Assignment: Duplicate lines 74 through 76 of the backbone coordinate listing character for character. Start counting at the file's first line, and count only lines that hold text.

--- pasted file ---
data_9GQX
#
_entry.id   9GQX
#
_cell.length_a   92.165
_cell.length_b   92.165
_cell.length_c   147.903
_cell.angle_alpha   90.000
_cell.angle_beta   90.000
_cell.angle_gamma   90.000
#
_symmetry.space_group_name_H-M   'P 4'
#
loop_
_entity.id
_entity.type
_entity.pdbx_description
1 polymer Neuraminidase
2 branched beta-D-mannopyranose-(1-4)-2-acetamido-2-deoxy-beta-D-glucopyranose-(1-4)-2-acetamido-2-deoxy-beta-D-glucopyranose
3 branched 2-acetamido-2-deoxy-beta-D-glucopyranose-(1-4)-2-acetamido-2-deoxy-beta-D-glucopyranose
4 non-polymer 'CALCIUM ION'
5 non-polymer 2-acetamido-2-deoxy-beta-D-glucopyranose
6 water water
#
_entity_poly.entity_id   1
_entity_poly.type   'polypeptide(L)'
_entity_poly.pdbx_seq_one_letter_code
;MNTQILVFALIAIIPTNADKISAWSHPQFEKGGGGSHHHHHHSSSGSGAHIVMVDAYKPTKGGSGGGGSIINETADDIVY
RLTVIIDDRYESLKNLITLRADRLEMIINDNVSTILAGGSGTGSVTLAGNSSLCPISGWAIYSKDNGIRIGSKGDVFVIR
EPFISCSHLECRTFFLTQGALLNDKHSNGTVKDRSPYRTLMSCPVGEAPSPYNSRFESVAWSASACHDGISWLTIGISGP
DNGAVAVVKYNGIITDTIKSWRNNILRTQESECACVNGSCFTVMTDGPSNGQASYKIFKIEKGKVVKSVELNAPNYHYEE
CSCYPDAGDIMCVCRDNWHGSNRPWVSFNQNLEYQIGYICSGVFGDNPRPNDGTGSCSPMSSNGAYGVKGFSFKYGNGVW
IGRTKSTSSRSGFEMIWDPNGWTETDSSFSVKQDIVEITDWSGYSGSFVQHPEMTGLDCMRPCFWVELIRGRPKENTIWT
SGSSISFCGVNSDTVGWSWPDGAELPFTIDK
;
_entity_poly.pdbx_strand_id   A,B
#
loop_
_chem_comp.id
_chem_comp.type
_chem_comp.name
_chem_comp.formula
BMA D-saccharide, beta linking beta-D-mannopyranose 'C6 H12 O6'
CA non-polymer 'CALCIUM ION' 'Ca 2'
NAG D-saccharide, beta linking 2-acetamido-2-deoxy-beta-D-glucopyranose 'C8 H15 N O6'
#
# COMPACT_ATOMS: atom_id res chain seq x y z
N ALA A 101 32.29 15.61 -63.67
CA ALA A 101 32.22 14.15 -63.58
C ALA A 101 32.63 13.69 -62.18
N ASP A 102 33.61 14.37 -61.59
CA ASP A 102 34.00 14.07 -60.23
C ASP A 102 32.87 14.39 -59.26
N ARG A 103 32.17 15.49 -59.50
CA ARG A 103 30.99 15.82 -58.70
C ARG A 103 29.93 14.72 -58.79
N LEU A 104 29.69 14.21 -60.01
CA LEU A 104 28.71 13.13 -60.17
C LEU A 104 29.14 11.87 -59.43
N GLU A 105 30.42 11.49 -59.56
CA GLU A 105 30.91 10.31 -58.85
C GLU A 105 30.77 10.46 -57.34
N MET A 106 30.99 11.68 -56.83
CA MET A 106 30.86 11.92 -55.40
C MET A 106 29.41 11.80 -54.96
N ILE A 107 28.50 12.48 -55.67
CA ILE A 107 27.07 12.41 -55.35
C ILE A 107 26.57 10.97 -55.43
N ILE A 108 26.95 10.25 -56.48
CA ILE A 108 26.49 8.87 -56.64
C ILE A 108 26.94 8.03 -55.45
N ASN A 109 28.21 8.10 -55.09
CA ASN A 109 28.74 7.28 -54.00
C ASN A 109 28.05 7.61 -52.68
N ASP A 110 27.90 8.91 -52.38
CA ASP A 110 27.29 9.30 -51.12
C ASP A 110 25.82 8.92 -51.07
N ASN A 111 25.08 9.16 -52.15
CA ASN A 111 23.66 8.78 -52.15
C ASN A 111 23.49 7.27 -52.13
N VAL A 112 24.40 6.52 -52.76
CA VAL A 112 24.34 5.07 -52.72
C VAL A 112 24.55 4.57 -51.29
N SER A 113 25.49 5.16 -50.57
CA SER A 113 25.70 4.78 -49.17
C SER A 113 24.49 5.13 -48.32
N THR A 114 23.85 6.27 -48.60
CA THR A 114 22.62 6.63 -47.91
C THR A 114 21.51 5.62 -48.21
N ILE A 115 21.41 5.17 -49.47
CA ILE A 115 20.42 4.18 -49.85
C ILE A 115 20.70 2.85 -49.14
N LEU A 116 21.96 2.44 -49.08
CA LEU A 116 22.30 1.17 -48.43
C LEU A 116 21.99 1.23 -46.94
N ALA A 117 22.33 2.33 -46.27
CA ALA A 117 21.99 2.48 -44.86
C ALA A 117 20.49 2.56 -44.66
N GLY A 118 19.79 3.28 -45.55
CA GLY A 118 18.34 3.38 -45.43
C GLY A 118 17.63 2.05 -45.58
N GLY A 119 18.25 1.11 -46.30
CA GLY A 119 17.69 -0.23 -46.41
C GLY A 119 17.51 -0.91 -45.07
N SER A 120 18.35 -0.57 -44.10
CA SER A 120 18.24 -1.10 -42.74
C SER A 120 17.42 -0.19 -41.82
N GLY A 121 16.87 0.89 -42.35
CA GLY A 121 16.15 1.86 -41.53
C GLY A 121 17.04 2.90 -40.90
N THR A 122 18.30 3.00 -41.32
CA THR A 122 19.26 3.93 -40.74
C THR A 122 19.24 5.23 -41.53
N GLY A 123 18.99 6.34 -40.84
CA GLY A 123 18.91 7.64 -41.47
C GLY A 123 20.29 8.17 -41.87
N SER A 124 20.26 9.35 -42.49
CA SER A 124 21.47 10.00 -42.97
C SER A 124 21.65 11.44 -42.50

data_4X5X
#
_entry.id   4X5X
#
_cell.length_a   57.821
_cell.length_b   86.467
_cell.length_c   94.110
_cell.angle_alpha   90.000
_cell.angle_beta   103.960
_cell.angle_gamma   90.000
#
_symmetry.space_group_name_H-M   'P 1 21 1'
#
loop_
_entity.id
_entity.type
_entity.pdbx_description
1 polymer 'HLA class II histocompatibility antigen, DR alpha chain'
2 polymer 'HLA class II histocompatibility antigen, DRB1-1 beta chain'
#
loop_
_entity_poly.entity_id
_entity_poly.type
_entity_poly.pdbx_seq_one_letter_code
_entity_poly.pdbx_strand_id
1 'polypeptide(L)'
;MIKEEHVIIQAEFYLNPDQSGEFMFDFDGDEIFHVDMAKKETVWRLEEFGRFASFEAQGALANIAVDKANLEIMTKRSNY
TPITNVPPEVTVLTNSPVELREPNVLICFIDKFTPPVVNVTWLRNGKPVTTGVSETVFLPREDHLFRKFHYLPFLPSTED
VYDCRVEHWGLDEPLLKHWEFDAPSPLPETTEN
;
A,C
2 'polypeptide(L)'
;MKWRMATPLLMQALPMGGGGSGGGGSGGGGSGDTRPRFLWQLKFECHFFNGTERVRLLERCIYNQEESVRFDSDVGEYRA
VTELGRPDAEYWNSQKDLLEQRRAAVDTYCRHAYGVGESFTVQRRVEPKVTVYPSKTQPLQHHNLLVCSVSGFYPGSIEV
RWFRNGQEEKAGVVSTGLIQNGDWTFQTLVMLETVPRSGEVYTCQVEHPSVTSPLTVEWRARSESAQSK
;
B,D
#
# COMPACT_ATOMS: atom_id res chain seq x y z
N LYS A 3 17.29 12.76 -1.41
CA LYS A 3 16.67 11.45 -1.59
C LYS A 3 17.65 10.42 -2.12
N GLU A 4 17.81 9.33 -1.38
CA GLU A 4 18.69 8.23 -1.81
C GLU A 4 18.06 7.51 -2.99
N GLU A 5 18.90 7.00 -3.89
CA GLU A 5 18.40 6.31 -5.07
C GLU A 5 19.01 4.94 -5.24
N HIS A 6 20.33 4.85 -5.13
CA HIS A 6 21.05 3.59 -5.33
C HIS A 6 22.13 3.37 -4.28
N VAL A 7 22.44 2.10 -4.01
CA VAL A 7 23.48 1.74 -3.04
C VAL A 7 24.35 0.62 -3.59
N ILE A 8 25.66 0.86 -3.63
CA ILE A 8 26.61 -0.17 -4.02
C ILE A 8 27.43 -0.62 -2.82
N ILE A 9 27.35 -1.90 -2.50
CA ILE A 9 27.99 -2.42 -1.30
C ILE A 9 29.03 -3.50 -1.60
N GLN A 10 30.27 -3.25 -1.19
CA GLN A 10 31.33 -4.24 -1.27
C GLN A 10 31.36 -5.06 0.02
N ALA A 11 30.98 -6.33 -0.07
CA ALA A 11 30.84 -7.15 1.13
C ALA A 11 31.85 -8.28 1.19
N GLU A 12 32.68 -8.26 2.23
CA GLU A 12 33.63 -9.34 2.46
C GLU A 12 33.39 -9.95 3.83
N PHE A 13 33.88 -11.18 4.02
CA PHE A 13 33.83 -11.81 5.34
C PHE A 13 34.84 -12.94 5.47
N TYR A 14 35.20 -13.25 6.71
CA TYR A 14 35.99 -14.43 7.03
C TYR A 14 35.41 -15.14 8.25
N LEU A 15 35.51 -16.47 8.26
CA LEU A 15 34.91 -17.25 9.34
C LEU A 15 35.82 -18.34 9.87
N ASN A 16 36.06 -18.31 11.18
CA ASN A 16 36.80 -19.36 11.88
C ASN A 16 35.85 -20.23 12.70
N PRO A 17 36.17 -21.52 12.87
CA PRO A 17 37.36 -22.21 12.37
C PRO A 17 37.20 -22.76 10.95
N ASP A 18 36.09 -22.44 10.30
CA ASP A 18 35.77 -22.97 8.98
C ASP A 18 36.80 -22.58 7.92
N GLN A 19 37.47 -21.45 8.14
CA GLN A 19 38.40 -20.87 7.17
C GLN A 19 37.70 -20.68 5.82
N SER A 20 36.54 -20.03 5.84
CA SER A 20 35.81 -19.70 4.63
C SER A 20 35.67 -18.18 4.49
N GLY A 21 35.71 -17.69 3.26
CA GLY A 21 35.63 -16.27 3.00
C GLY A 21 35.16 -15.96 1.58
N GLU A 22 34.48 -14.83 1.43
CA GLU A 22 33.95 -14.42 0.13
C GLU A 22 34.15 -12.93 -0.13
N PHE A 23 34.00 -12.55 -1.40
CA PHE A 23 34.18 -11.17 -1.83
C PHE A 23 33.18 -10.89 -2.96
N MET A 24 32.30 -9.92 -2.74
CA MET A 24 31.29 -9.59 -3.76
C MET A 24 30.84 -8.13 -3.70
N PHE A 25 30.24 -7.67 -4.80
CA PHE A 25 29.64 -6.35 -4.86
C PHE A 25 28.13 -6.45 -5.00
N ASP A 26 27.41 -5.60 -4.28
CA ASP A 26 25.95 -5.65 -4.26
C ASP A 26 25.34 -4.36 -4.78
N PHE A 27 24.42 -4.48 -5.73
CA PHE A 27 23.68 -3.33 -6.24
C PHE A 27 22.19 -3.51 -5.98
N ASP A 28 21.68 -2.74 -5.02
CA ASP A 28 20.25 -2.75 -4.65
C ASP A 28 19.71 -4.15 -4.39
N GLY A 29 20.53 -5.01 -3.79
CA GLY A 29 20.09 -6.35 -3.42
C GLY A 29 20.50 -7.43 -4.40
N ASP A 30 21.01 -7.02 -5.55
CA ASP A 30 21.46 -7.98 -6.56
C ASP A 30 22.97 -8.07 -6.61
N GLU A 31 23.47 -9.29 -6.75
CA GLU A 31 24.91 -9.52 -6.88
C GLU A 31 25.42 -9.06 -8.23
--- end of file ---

C ASN A 109 28.05 7.61 -52.68
N ASP A 110 27.90 8.91 -52.38
CA ASP A 110 27.29 9.30 -51.12